Lincoln Memorial#1 in Best Things To Do in Washington, D.C.
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Although the Lincoln Memorial is just one of the District's many monuments, the larger-than-life Honest Abe is also among travelers' favorites. History buffs might enjoy the man of few (albeit powerful) words' two famous speeches, the second inaugural address and the Gettysburg Address, which are both etched into the memorial's opposing walls. Meanwhile, art history and architecture aficionados will enjoy admiring the building's striking design by Henry Bacon, complete with 38 Doric columns, 36 of which signify the states in the Union at the time Lincoln passed away.
Though most agree the Lincoln Memorial is worth checking out during the day or at night, many recent travelers say the most captivating time to visit is after dark when the attraction is lit and less crowded. Plus, evening temps will make peak summer visits more comfortable.
The Lincoln Memorial is free and can be viewed 24 hours a day, but keep in mind that the site is only staffed by National Parks Service rangers from 9:30 a.m. to 10 p.m. You'll find the memorial situated at the western end of the National Mall, which can be reached by walking from the Foggy Bottom-GWU Metro station or taking the DC Circulator's National Mall bus. The Lincoln Memorial is also a popular stop for many of the city's best bus tours. For further details, consult the National Park Service's official Lincoln Memorial page.
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#2 Vietnam Veterans and Korean War Veterans Memorials
One of the most moving war memorials, the Vietnam Veterans Memorial – or "the Wall," as it's commonly referred to – is a long black granite wall with the names of more than 58,000 Americans who perished during the Vietnam War emblazoned on its surface. Recent travelers said their visits to the site were heartbreaking but thought-provoking and powerful, adding that even the toughest of individuals will find it hard to not become emotional while reading the wall's names. If you're looking for a specific person, keep in mind that the soldiers' names are ordered by the date they died, not alphabetically. Also, reviewers recommend using the attraction's name books and visiting during the day when there's ample sunlight.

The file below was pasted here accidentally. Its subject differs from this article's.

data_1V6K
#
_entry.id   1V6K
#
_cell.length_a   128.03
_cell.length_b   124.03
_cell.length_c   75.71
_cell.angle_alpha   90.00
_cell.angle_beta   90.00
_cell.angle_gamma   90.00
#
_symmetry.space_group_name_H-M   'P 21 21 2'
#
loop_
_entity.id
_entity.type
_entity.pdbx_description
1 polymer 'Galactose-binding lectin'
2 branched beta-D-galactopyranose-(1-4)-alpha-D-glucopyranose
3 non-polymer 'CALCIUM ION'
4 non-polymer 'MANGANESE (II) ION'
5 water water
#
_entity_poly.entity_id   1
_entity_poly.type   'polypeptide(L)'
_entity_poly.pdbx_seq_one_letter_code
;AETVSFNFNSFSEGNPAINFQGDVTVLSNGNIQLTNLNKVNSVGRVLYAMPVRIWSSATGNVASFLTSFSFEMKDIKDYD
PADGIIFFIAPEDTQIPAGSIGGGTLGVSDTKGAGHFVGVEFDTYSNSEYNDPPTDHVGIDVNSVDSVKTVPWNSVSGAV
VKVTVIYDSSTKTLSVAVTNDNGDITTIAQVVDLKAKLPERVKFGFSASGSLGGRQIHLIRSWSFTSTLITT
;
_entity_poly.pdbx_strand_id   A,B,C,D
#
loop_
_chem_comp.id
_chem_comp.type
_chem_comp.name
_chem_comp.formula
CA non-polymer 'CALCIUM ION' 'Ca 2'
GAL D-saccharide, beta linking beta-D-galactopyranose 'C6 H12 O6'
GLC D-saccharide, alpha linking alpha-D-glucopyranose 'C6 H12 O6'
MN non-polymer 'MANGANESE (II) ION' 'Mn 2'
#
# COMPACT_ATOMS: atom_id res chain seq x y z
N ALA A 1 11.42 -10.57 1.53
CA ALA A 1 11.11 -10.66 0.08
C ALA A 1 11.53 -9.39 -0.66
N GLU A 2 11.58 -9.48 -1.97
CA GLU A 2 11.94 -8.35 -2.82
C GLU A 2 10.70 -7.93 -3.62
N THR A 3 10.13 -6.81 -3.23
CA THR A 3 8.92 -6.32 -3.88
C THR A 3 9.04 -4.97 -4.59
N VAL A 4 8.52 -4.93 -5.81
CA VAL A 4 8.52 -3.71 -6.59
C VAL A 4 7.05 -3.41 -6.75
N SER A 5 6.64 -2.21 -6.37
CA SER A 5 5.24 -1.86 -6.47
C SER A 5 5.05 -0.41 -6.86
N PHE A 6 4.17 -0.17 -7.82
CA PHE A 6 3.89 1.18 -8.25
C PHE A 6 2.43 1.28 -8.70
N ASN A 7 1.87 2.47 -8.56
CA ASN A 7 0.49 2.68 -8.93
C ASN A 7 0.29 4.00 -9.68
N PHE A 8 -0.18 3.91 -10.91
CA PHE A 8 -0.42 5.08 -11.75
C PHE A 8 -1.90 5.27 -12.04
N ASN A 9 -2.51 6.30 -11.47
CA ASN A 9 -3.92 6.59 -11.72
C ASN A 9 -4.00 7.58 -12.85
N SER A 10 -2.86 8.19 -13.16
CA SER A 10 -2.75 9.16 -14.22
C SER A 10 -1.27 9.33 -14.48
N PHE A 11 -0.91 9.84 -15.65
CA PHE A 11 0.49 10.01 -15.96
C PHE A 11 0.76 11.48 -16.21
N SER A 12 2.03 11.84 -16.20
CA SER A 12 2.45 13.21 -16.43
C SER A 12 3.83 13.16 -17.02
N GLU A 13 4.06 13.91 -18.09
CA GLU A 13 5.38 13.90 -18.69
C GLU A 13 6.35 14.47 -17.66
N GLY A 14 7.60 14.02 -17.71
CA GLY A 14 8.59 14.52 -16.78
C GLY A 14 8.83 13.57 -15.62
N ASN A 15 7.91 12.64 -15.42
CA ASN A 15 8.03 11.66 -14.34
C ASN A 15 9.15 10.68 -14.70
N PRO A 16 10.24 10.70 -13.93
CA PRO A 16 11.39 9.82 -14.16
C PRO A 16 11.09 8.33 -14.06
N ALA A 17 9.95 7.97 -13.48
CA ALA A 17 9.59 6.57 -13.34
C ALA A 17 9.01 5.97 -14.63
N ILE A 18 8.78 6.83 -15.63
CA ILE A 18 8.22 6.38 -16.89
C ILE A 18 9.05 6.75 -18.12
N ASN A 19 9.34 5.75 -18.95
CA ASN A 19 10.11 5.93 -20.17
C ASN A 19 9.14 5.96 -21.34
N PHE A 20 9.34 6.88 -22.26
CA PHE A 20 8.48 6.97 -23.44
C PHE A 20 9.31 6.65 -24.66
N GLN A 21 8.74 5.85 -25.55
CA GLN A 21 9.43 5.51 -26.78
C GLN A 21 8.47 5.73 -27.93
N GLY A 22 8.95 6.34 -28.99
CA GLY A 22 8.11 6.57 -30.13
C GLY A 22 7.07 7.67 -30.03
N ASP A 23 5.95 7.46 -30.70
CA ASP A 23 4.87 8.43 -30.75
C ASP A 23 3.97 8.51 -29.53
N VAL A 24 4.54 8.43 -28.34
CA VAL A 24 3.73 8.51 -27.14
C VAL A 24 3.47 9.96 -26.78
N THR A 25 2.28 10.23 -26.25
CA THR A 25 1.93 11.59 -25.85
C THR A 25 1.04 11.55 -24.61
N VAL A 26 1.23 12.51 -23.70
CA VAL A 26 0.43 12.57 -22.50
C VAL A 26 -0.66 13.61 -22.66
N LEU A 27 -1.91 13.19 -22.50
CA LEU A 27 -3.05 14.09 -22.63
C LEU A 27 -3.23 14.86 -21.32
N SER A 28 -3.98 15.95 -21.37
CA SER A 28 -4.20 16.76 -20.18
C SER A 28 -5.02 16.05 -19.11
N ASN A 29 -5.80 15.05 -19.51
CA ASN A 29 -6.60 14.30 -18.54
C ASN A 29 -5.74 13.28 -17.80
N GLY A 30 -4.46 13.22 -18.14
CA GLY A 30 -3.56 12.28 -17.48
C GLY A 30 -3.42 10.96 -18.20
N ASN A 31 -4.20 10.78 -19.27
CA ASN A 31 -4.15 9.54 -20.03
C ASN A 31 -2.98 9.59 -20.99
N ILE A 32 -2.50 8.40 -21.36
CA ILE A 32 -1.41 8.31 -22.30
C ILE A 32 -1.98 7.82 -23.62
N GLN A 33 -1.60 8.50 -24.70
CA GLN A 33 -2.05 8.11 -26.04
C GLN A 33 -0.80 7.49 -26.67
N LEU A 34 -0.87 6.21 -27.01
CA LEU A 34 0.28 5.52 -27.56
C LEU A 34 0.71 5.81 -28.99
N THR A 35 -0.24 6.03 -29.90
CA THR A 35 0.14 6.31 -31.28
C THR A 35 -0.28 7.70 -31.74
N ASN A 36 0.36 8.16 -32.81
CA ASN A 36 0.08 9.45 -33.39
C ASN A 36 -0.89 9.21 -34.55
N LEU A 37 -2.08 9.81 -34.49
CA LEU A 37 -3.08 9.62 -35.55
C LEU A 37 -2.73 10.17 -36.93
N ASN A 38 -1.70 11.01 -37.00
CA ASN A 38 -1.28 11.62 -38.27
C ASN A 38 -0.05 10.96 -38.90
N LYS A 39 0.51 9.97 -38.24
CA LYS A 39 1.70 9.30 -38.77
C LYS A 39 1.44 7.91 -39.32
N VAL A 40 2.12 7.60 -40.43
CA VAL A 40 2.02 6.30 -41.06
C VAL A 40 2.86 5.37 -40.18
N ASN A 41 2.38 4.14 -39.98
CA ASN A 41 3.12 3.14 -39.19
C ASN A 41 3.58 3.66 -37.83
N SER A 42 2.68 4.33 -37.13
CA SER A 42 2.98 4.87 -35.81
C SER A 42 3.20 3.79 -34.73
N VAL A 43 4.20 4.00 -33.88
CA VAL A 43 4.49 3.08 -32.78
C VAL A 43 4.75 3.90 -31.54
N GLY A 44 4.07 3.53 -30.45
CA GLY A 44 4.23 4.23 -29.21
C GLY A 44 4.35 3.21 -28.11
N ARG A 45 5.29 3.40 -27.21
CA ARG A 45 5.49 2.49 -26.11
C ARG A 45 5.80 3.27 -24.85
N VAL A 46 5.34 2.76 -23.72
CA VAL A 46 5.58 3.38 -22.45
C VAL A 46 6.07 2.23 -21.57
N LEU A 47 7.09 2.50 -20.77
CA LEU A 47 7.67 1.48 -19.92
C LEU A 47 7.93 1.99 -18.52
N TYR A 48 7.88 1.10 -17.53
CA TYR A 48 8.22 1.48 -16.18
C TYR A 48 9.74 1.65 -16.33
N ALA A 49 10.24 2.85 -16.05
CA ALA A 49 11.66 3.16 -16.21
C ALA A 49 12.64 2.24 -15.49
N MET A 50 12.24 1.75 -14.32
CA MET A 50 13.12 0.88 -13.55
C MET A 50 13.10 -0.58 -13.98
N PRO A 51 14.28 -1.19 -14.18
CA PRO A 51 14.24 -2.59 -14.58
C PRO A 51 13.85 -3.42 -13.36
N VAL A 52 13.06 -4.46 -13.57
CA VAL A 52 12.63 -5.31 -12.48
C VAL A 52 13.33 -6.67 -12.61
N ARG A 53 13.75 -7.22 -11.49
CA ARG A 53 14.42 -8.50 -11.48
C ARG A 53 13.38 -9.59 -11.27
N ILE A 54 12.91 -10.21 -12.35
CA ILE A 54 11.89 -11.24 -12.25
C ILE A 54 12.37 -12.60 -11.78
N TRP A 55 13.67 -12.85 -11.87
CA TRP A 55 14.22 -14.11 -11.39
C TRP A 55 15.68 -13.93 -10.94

When you're wandering along the eastern side of the Mall, venture to the Korean War Veterans Memorial. Paying tribute to the 1.5 million who served in "The Forgotten War," this privately funded site contains 19 stainless steel statues of soldiers in combat. In a triangular area known as the Field of Service, soldier statues march toward an American flag. Next to the soldiers is a 164-foot-long granite wall that pays homage to the unnamed troops that fought in the Korean War. Another highlight of the memorial is the Pool of Remembrance, a tranquil place for reflection. However, some past travelers cautioned that the memorial lacks signage, so younger visitors may not understand as much as those who lived through the war.
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